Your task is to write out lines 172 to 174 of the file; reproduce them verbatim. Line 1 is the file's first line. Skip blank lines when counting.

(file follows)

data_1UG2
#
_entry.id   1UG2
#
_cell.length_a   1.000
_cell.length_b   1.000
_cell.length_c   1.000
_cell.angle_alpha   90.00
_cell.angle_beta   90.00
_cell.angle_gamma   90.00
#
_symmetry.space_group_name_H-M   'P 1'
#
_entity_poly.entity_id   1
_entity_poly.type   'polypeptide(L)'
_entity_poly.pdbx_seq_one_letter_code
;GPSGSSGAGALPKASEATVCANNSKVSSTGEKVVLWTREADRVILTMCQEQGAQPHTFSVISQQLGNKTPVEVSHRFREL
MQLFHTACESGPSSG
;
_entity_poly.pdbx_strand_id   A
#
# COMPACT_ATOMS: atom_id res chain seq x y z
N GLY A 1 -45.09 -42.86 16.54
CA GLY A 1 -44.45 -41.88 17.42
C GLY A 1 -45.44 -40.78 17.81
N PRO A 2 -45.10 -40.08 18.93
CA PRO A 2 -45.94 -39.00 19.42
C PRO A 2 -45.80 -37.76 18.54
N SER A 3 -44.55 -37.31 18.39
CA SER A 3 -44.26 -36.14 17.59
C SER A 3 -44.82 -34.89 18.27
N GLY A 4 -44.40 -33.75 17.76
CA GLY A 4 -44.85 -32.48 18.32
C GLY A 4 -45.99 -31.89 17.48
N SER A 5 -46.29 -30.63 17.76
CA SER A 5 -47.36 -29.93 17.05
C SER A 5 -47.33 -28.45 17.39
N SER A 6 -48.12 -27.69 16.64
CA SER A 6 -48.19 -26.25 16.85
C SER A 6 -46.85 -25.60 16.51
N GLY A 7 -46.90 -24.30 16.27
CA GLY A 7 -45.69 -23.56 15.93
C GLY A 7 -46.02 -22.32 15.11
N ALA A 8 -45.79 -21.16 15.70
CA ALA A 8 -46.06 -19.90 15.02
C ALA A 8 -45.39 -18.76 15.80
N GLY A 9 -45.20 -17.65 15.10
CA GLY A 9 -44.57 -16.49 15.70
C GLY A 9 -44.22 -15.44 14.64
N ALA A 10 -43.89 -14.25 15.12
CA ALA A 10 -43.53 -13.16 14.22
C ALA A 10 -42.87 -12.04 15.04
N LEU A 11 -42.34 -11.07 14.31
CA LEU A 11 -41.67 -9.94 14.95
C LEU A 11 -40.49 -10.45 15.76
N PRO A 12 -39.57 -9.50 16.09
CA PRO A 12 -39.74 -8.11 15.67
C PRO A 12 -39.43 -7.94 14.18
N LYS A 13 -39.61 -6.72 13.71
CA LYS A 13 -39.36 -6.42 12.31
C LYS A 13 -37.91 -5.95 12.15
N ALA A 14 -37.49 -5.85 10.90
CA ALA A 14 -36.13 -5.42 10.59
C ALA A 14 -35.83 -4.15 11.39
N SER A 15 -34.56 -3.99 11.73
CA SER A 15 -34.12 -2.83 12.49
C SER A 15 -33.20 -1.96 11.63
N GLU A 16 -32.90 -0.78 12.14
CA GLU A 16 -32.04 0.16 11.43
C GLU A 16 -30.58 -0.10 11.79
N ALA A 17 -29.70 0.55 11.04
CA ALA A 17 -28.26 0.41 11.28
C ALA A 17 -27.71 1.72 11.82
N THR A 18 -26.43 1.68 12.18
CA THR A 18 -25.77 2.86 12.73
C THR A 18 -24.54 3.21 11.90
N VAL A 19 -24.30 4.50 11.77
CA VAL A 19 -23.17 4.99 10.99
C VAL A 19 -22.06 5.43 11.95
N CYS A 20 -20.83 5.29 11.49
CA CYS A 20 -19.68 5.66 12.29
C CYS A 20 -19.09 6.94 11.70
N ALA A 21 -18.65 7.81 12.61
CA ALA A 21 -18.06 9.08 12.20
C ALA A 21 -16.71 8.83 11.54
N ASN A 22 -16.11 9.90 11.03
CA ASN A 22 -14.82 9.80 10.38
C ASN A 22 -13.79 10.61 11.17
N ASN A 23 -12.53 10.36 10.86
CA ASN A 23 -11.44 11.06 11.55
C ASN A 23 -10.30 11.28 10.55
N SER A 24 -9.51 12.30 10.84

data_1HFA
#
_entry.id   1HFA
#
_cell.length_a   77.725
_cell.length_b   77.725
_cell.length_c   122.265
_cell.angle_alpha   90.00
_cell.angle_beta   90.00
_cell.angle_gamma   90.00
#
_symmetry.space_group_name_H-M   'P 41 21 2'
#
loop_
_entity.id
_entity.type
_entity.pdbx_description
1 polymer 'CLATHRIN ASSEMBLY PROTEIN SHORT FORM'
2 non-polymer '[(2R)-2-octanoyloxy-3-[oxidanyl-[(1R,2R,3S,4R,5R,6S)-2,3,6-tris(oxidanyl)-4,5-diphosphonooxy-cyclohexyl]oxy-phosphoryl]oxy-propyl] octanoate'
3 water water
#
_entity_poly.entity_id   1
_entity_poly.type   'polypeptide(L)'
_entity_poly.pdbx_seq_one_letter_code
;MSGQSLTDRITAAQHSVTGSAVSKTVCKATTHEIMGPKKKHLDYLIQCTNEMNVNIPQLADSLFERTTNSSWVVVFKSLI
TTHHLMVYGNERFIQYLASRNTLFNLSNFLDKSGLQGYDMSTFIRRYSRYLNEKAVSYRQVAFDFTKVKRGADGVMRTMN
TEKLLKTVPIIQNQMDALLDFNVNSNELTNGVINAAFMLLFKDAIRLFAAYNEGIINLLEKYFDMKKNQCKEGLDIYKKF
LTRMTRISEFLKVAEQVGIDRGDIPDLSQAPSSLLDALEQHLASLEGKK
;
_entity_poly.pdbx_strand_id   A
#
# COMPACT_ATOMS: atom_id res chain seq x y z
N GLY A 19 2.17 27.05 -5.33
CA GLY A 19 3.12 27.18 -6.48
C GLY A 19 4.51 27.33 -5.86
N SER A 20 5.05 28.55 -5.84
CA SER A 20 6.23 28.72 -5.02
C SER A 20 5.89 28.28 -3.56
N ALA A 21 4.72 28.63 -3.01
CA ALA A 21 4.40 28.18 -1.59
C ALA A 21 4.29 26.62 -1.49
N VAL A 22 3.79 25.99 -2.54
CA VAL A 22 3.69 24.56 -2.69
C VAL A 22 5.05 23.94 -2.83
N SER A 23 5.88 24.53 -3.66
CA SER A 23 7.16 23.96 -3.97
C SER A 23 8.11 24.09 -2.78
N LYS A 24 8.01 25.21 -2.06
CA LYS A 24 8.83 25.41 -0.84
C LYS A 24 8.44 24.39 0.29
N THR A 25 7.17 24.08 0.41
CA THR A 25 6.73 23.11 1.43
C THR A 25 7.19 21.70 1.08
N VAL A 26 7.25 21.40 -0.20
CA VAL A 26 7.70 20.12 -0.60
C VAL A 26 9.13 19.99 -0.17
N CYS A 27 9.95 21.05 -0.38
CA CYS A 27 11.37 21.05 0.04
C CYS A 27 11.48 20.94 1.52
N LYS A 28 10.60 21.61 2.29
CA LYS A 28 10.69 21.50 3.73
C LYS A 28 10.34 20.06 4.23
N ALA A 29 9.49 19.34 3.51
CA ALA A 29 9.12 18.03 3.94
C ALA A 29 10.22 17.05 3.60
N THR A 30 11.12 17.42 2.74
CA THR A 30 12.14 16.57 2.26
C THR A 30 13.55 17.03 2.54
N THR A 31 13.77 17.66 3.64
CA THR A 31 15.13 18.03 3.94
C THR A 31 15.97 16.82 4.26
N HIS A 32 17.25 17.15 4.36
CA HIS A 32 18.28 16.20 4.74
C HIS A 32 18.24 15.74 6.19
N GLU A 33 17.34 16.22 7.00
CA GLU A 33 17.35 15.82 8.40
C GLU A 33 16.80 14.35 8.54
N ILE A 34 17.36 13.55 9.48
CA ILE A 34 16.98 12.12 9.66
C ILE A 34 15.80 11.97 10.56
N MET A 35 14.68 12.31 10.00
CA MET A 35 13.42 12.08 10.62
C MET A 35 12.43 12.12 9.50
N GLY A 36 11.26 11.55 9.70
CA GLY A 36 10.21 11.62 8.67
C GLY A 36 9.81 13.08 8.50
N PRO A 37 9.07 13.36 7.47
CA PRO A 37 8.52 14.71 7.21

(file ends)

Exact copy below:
C ILE A 34 15.80 11.97 10.56
N MET A 35 14.68 12.31 10.00
CA MET A 35 13.42 12.08 10.62